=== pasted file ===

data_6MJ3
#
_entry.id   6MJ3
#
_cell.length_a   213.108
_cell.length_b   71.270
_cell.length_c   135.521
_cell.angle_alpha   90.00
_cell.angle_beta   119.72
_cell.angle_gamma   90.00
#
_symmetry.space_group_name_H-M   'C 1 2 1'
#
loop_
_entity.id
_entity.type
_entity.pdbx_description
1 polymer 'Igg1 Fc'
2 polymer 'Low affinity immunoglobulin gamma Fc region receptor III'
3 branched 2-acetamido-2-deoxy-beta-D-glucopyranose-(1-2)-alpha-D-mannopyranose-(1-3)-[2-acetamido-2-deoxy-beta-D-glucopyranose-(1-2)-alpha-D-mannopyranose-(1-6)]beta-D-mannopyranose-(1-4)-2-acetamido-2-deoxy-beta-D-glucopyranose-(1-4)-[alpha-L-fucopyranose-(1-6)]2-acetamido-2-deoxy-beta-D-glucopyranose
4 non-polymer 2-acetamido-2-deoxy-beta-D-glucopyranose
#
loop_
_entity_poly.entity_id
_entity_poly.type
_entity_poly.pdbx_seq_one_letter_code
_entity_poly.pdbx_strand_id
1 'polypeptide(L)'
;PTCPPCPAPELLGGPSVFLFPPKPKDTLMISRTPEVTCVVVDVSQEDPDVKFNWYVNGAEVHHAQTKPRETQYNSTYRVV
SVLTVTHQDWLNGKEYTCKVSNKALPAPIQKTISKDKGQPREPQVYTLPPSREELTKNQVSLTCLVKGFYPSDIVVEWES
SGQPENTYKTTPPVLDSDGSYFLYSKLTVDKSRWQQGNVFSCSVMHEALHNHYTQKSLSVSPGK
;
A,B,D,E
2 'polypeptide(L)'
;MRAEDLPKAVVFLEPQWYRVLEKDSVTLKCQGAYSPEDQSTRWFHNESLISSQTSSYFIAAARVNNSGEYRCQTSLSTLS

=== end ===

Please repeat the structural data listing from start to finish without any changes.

data_6MJ3
#
_entry.id   6MJ3
#
_cell.length_a   213.108
_cell.length_b   71.270
_cell.length_c   135.521
_cell.angle_alpha   90.00
_cell.angle_beta   119.72
_cell.angle_gamma   90.00
#
_symmetry.space_group_name_H-M   'C 1 2 1'
#
loop_
_entity.id
_entity.type
_entity.pdbx_description
1 polymer 'Igg1 Fc'
2 polymer 'Low affinity immunoglobulin gamma Fc region receptor III'
3 branched 2-acetamido-2-deoxy-beta-D-glucopyranose-(1-2)-alpha-D-mannopyranose-(1-3)-[2-acetamido-2-deoxy-beta-D-glucopyranose-(1-2)-alpha-D-mannopyranose-(1-6)]beta-D-mannopyranose-(1-4)-2-acetamido-2-deoxy-beta-D-glucopyranose-(1-4)-[alpha-L-fucopyranose-(1-6)]2-acetamido-2-deoxy-beta-D-glucopyranose
4 non-polymer 2-acetamido-2-deoxy-beta-D-glucopyranose
#
loop_
_entity_poly.entity_id
_entity_poly.type
_entity_poly.pdbx_seq_one_letter_code
_entity_poly.pdbx_strand_id
1 'polypeptide(L)'
;PTCPPCPAPELLGGPSVFLFPPKPKDTLMISRTPEVTCVVVDVSQEDPDVKFNWYVNGAEVHHAQTKPRETQYNSTYRVV
SVLTVTHQDWLNGKEYTCKVSNKALPAPIQKTISKDKGQPREPQVYTLPPSREELTKNQVSLTCLVKGFYPSDIVVEWES
SGQPENTYKTTPPVLDSDGSYFLYSKLTVDKSRWQQGNVFSCSVMHEALHNHYTQKSLSVSPGK
;
A,B,D,E
2 'polypeptide(L)'
;MRAEDLPKAVVFLEPQWYRVLEKDSVTLKCQGAYSPEDQSTRWFHNESLISSQTSSYFIAAARVNNSGEYRCQTSLSTLS